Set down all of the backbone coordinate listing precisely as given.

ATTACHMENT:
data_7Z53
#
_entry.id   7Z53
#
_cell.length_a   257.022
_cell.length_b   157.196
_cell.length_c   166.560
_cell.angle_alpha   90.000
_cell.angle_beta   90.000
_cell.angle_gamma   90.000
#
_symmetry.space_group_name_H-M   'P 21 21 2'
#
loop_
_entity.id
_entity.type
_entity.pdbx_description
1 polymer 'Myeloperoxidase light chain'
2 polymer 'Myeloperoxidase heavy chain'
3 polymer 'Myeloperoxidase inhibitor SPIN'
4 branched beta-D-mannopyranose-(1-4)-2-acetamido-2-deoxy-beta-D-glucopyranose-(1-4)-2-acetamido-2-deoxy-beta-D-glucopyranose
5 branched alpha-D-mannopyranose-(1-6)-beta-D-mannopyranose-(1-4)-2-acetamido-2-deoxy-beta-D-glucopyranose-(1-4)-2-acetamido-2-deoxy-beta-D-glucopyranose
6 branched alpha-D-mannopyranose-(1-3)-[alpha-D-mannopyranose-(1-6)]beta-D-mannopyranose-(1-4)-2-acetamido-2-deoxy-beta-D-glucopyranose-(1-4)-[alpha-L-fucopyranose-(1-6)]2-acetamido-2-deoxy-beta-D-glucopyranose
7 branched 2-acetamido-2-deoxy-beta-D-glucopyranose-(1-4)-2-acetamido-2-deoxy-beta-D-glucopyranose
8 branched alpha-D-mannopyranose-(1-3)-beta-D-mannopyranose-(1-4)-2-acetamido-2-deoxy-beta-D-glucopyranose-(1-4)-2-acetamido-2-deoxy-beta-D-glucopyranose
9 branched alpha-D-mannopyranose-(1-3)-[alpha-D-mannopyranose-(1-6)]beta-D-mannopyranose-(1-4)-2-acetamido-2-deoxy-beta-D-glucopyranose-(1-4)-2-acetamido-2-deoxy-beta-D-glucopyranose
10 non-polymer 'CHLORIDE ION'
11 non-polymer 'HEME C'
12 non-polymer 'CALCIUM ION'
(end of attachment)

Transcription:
data_7Z53
#
_entry.id   7Z53
#
_cell.length_a   257.022
_cell.length_b   157.196
_cell.length_c   166.560
_cell.angle_alpha   90.000
_cell.angle_beta   90.000
_cell.angle_gamma   90.000
#
_symmetry.space_group_name_H-M   'P 21 21 2'
#
loop_
_entity.id
_entity.type
_entity.pdbx_description
1 polymer 'Myeloperoxidase light chain'
2 polymer 'Myeloperoxidase heavy chain'
3 polymer 'Myeloperoxidase inhibitor SPIN'
4 branched beta-D-mannopyranose-(1-4)-2-acetamido-2-deoxy-beta-D-glucopyranose-(1-4)-2-acetamido-2-deoxy-beta-D-glucopyranose
5 branched alpha-D-mannopyranose-(1-6)-beta-D-mannopyranose-(1-4)-2-acetamido-2-deoxy-beta-D-glucopyranose-(1-4)-2-acetamido-2-deoxy-beta-D-glucopyranose
6 branched alpha-D-mannopyranose-(1-3)-[alpha-D-mannopyranose-(1-6)]beta-D-mannopyranose-(1-4)-2-acetamido-2-deoxy-beta-D-glucopyranose-(1-4)-[alpha-L-fucopyranose-(1-6)]2-acetamido-2-deoxy-beta-D-glucopyranose
7 branched 2-acetamido-2-deoxy-beta-D-glucopyranose-(1-4)-2-acetamido-2-deoxy-beta-D-glucopyranose
8 branched alpha-D-mannopyranose-(1-3)-beta-D-mannopyranose-(1-4)-2-acetamido-2-deoxy-beta-D-glucopyranose-(1-4)-2-acetamido-2-deoxy-beta-D-glucopyranose
9 branched alpha-D-mannopyranose-(1-3)-[alpha-D-mannopyranose-(1-6)]beta-D-mannopyranose-(1-4)-2-acetamido-2-deoxy-beta-D-glucopyranose-(1-4)-2-acetamido-2-deoxy-beta-D-glucopyranose
10 non-polymer 'CHLORIDE ION'
11 non-polymer 'HEME C'
12 non-polymer 'CALCIUM ION'